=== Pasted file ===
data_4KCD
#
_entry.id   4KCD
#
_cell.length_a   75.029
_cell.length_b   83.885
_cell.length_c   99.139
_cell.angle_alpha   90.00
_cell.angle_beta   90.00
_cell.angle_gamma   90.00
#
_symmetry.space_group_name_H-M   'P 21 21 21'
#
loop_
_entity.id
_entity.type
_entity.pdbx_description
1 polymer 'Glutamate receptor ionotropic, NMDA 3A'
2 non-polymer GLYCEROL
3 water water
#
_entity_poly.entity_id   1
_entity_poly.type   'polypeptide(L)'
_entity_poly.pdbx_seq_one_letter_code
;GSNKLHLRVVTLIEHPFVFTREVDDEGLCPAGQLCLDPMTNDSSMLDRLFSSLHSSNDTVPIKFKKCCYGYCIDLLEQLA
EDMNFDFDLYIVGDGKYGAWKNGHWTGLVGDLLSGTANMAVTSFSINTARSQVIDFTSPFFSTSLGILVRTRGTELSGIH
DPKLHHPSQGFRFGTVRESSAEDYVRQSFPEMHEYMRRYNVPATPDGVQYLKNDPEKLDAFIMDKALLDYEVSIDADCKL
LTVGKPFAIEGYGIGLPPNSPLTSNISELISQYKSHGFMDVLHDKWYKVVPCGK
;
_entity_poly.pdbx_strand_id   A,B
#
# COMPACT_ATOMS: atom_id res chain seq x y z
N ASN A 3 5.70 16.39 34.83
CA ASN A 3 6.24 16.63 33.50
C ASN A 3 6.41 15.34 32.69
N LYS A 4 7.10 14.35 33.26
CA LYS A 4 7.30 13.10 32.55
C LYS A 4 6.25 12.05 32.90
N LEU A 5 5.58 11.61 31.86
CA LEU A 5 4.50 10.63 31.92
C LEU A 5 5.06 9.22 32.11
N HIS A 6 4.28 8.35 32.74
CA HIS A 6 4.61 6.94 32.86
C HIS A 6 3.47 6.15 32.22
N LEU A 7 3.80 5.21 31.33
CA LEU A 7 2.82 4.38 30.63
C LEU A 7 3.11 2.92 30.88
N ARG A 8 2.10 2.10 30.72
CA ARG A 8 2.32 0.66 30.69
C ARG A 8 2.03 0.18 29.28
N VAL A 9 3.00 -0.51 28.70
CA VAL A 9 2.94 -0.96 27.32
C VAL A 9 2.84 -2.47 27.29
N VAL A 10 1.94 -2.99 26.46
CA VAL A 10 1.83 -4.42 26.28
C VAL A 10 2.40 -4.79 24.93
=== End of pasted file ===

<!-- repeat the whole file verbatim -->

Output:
data_4KCD
#
_entry.id   4KCD
#
_cell.length_a   75.029
_cell.length_b   83.885
_cell.length_c   99.139
_cell.angle_alpha   90.00
_cell.angle_beta   90.00
_cell.angle_gamma   90.00
#
_symmetry.space_group_name_H-M   'P 21 21 21'
#
loop_
_entity.id
_entity.type
_entity.pdbx_description
1 polymer 'Glutamate receptor ionotropic, NMDA 3A'
2 non-polymer GLYCEROL
3 water water
#
_entity_poly.entity_id   1
_entity_poly.type   'polypeptide(L)'
_entity_poly.pdbx_seq_one_letter_code
;GSNKLHLRVVTLIEHPFVFTREVDDEGLCPAGQLCLDPMTNDSSMLDRLFSSLHSSNDTVPIKFKKCCYGYCIDLLEQLA
EDMNFDFDLYIVGDGKYGAWKNGHWTGLVGDLLSGTANMAVTSFSINTARSQVIDFTSPFFSTSLGILVRTRGTELSGIH
DPKLHHPSQGFRFGTVRESSAEDYVRQSFPEMHEYMRRYNVPATPDGVQYLKNDPEKLDAFIMDKALLDYEVSIDADCKL
LTVGKPFAIEGYGIGLPPNSPLTSNISELISQYKSHGFMDVLHDKWYKVVPCGK
;
_entity_poly.pdbx_strand_id   A,B
#
# COMPACT_ATOMS: atom_id res chain seq x y z
N ASN A 3 5.70 16.39 34.83
CA ASN A 3 6.24 16.63 33.50
C ASN A 3 6.41 15.34 32.69
N LYS A 4 7.10 14.35 33.26
CA LYS A 4 7.30 13.10 32.55
C LYS A 4 6.25 12.05 32.90
N LEU A 5 5.58 11.61 31.86
CA LEU A 5 4.50 10.63 31.92
C LEU A 5 5.06 9.22 32.11
N HIS A 6 4.28 8.35 32.74
CA HIS A 6 4.61 6.94 32.86
C HIS A 6 3.47 6.15 32.22
N LEU A 7 3.80 5.21 31.33
CA LEU A 7 2.82 4.38 30.63
C LEU A 7 3.11 2.92 30.88
N ARG A 8 2.10 2.10 30.72
CA ARG A 8 2.32 0.66 30.69
C ARG A 8 2.03 0.18 29.28
N VAL A 9 3.00 -0.51 28.70
CA VAL A 9 2.94 -0.96 27.32
C VAL A 9 2.84 -2.47 27.29
N VAL A 10 1.94 -2.99 26.46
CA VAL A 10 1.83 -4.42 26.28
C VAL A 10 2.40 -4.79 24.93